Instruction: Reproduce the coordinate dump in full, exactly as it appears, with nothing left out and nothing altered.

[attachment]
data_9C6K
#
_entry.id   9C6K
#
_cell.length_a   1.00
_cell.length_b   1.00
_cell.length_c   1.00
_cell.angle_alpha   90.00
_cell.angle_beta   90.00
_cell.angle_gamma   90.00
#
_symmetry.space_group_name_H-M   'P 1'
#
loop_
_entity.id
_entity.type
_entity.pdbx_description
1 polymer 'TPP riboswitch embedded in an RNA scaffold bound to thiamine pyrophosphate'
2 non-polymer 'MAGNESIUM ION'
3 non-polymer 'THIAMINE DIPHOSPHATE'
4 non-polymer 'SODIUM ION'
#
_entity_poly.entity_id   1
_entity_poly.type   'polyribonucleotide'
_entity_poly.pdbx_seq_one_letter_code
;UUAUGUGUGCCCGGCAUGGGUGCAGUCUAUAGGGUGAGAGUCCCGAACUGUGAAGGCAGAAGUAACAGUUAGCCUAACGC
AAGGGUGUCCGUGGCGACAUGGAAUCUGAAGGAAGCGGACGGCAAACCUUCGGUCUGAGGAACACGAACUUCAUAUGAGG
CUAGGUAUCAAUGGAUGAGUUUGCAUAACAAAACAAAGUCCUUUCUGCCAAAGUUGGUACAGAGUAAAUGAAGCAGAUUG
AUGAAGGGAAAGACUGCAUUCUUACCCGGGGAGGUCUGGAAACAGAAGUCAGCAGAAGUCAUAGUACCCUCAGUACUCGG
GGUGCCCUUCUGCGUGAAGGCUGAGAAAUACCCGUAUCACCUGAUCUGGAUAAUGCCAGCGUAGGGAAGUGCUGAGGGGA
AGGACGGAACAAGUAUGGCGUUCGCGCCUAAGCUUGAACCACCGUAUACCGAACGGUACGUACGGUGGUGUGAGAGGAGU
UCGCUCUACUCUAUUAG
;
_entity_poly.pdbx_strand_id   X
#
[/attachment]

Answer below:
data_9C6K
#
_entry.id   9C6K
#
_cell.length_a   1.00
_cell.length_b   1.00
_cell.length_c   1.00
_cell.angle_alpha   90.00
_cell.angle_beta   90.00
_cell.angle_gamma   90.00
#
_symmetry.space_group_name_H-M   'P 1'
#
loop_
_entity.id
_entity.type
_entity.pdbx_description
1 polymer 'TPP riboswitch embedded in an RNA scaffold bound to thiamine pyrophosphate'
2 non-polymer 'MAGNESIUM ION'
3 non-polymer 'THIAMINE DIPHOSPHATE'
4 non-polymer 'SODIUM ION'
#
_entity_poly.entity_id   1
_entity_poly.type   'polyribonucleotide'
_entity_poly.pdbx_seq_one_letter_code
;UUAUGUGUGCCCGGCAUGGGUGCAGUCUAUAGGGUGAGAGUCCCGAACUGUGAAGGCAGAAGUAACAGUUAGCCUAACGC
AAGGGUGUCCGUGGCGACAUGGAAUCUGAAGGAAGCGGACGGCAAACCUUCGGUCUGAGGAACACGAACUUCAUAUGAGG
CUAGGUAUCAAUGGAUGAGUUUGCAUAACAAAACAAAGUCCUUUCUGCCAAAGUUGGUACAGAGUAAAUGAAGCAGAUUG
AUGAAGGGAAAGACUGCAUUCUUACCCGGGGAGGUCUGGAAACAGAAGUCAGCAGAAGUCAUAGUACCCUCAGUACUCGG
GGUGCCCUUCUGCGUGAAGGCUGAGAAAUACCCGUAUCACCUGAUCUGGAUAAUGCCAGCGUAGGGAAGUGCUGAGGGGA
AGGACGGAACAAGUAUGGCGUUCGCGCCUAAGCUUGAACCACCGUAUACCGAACGGUACGUACGGUGGUGUGAGAGGAGU
UCGCUCUACUCUAUUAG
;
_entity_poly.pdbx_strand_id   X
#